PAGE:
“Dave’s five sisters and brother all grew up with horses,” Tamie said. “Dave was the only one in the family who didn’t think horses were cool; he actually thought the contrary as one of his sisters would get bucked off, stepped on or ran off with on a daily basis. He couldn’t understand the obsession with an animal that randomly slams on the brakes or becomes fast out of the blue and you fall off. It’s ironic because his hobby is spear fishing, which to me seems much more dangerous.”
Nevertheless, growing up with horse-crazy sisters prepared Dave to accept horses as a part of Tamie’s life. They were married, giving Tamie an unconditional supporter that helped launch her riding. If it weren’t for Dave, Tamie may never have started Next Level Eventing — though neither of them imagined just how far it would go.
After the birth of their son, Tyler, Dave suggested Tamie turn professional so that the kids could be at the barn with her every day instead of growing up in daycare. “His support has meant everything to me and my career,” Tamie said. “I don’t think he ever thought it would turn out the way it did; he actually told me once when our kids were little that he thought I would grow out of the horses. So when he said, ‘You should become a professional,’ he thought I’d be just teaching and riding on a very small scale. Little did he know….”
Sixteen years later, Tamie is one of the top-ranked U.S. eventers and has won many top competitions including national championships and team gold at the 2019 Pan American Games. And Dave isn’t the only one who has stood behind Tamie and her dream.
In 2012, Tamie received the Rebecca Broussard Developing Rider Grant, given to riders with the talent and work ethic to benefit eventing but who just need a leg up to get to the top. “I was in shock,” Tamie said. “I honestly had no clue anyone thought I had the ability to make it in this sport until that grant. It sparked a belief and drive in me I didn’t know was possible, and I was on a mission more than ever.”
Tamie’s career really began to take off from there. She received the Rebecca Broussard International Grant in 2015 which, with the support of owners and the eventing community through a fundraiser, allowed Tamie and three horses to spend three and a half months competing in Europe. “It was truly career-changing,” Tamie summarized.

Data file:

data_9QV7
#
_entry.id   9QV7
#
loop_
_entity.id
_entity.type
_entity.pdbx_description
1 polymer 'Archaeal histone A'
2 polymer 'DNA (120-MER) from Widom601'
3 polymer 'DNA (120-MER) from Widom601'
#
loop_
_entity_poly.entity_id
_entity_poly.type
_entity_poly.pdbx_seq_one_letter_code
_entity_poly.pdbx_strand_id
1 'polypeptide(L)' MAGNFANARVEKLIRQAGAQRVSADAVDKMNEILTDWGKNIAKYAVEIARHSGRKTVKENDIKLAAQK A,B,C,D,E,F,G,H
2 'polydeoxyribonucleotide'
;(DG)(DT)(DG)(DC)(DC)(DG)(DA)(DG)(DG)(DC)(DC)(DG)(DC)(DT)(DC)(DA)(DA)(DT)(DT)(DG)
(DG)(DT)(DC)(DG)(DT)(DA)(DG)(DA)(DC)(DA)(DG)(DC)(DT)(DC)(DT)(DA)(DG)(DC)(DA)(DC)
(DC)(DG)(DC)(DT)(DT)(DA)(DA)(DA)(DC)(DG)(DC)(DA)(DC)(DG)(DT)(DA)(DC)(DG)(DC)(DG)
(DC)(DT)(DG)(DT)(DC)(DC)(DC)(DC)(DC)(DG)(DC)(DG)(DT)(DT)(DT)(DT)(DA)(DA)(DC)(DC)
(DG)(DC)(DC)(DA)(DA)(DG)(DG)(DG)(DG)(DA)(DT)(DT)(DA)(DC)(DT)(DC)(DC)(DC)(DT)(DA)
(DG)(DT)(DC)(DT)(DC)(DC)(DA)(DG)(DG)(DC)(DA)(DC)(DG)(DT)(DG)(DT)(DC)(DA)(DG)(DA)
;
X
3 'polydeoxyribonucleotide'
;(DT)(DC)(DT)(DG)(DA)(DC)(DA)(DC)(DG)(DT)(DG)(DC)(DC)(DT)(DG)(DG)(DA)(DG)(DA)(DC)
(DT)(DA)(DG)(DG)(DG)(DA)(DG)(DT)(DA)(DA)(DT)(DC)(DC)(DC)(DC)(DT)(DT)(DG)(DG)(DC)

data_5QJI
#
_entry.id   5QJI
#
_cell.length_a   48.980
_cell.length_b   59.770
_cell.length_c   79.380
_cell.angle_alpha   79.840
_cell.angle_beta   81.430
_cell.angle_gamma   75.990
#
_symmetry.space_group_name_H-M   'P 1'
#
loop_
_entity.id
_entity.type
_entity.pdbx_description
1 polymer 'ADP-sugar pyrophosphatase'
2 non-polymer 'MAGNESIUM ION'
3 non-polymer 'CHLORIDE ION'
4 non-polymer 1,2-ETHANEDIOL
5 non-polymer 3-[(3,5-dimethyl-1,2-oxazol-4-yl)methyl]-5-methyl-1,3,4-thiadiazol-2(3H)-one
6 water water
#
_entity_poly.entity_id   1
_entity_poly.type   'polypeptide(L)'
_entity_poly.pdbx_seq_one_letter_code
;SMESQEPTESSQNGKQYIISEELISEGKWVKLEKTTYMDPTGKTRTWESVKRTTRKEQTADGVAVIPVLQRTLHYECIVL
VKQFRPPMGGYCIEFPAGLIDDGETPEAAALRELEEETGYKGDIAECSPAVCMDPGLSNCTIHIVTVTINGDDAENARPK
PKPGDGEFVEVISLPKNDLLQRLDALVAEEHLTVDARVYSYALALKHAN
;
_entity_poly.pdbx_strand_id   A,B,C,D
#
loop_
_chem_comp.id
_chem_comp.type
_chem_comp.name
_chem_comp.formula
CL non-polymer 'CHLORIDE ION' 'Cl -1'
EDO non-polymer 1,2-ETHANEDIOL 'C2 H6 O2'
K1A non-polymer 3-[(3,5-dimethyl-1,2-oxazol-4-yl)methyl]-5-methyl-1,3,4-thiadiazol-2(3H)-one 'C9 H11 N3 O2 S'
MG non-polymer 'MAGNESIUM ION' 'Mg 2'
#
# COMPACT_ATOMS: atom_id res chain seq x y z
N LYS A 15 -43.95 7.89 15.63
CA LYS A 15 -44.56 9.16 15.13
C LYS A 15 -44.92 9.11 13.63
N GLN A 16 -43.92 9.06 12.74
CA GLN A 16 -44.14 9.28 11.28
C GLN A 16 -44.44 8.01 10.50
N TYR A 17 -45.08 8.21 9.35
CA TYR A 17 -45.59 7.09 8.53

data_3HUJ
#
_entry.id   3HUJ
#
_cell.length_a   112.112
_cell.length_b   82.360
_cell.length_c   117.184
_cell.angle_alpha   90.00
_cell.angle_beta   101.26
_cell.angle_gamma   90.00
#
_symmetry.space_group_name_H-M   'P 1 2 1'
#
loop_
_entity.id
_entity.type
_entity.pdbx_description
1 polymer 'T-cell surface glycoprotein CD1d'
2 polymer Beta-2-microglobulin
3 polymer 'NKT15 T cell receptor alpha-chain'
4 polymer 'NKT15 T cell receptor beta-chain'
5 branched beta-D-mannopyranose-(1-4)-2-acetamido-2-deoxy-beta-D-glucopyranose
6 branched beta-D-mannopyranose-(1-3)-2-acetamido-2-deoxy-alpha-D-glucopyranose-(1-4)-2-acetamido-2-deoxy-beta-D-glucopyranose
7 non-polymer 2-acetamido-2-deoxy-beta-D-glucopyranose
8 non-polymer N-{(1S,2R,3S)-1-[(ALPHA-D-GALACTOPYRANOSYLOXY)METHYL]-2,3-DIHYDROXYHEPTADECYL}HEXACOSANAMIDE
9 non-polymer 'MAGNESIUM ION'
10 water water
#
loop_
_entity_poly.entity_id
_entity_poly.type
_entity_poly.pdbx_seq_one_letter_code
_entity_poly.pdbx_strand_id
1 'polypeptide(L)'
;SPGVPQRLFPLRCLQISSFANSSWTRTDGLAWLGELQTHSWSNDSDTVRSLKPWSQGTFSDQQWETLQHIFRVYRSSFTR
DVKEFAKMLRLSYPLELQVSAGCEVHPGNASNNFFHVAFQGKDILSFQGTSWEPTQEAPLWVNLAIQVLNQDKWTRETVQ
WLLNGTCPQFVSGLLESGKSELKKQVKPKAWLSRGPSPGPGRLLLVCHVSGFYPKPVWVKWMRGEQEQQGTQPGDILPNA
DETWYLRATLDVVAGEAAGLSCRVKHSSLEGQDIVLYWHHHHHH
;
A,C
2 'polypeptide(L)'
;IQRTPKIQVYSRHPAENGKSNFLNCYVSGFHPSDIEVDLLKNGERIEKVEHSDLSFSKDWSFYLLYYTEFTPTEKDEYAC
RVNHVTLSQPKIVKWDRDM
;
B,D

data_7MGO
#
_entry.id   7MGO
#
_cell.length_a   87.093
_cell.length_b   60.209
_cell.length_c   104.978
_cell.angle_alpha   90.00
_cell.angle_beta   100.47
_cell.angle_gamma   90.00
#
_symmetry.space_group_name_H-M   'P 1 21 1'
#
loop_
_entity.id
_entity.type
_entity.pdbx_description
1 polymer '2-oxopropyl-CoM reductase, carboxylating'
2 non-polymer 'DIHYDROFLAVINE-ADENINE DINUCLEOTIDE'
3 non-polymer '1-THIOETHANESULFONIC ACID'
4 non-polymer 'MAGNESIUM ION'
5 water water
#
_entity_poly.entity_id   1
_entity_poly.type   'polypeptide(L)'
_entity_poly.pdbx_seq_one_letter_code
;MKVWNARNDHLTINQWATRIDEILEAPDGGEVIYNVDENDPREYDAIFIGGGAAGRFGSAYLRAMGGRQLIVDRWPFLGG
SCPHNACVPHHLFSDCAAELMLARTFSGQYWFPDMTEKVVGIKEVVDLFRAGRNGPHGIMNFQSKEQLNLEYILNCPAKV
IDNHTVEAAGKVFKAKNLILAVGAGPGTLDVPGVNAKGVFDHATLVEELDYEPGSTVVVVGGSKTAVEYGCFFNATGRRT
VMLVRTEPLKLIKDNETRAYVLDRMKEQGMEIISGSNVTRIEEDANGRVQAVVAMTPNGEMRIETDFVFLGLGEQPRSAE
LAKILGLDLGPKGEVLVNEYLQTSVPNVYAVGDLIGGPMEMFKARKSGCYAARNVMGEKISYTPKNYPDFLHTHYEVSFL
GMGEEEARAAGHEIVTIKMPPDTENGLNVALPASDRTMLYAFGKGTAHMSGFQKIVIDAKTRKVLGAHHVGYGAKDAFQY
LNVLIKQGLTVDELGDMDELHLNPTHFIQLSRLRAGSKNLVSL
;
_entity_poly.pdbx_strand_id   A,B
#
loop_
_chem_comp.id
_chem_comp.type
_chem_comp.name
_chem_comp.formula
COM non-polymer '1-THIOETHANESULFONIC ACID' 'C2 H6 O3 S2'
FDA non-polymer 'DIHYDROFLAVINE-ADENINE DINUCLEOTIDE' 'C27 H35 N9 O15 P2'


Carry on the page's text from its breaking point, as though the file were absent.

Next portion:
Tamie feels her career has now come full circle: Last year, Next Level Eventing moved to Terry and Linda Paine’s KingsWay Farm in Temecula. Once, Tamie rode for Terry and Linda on a small scale, riding whatever horses she could, raising a baby girl on her own and uncertain of what the future held. Now, Tamie has a string of eight to 12 horses from babies to top advanced competitors, a slew of ribbons and medals from around the world and her sights set on someday winning the Kentucky Three-Day and representing the U.S. at the Olympics.
Making an Impact
Having their own cross-country course and being next door to Galway Downs Equestrian Center has been a “game changer” for Tamie and her horses, as well as having access to a gallop to help get the horses stronger and more fit. In addition to her Pan Am Games and national champion mount Mai Baum, her top horses include Fleeceworks Royal, EnVogue and Danito. “They’re all completely different from each other so it can be challenging for me to focus on each ride, but I’ve learned that mental focus is the primary ingredient to success,” Tamie shared. “Without it, it’s likely not going to happen.”
For Tamie, “success” isn’t limited to horseback: She gets just as much, if not more, satisfaction out of watching her children achieve their own successes. Though Tyler never rode again after a horse spooked and cantered with him aboard, he found his passion elsewhere. Now 16 and 6 foot 5, he’s awesome at basketball and a great student, Tamie says.
In February, Kaylawna was selected to participate in the 2020 USEF Eventing 25 Emerging Athlete Program, and is herself a budding young professional. “Watching Kaylawna ride is so rewarding,” Tamie said. “She is light years better than I ever was at her age, and not only is she an amazing rider but she’s an amazing human. She has a thriving business and a good string of horses that she’s produced, and that’s the biggest accomplishment of any ribbon or medal: When your kid actually is thriving and successful, that is the true proof of someone’s success.”
Kaylawna feels fortunate to compete and train with her mom day in and day out. “She’s one of the best so having her on and by my side through it all is priceless,” Kaylawna said. “My mom pushes me to be the best. In business and riding. We are family and, of course, we can have our mother-daughter moments but all in all we’re there for each other and always will be 100 percent.”
At home in California, the Smiths have a Boxer named Diesel, a French Bulldog named Willie (or Will Smith), and a cat named Callie, in addition to Dave’s assortment of aquarium fish. When Tamie travels, Will is her sidekick while Diesel and Callie are “best buddies” at home.
Despite her accomplishments, Tamie isn’t finished yet. “I still feel like I have so much more to achieve before I consider myself successful,” she said. “I’m always surprised when someone asks for my autograph, or wants a picture with me. It’s odd to feel like people look up to you, but if I can make an impact on someone then I feel like I’m giving back to the sport.”
And in the end, that’s what she wants to do while she continues to pursue her own dreams. “It’s important to me to help people know that if they work hard enough and stay true and honest,” Tamie said, “they can achieve so much more than they ever imagined.”
For more information, visit nextleveleventing.com/
Photos by Lori Ovanessian, simpleefocused.com, unless noted otherwise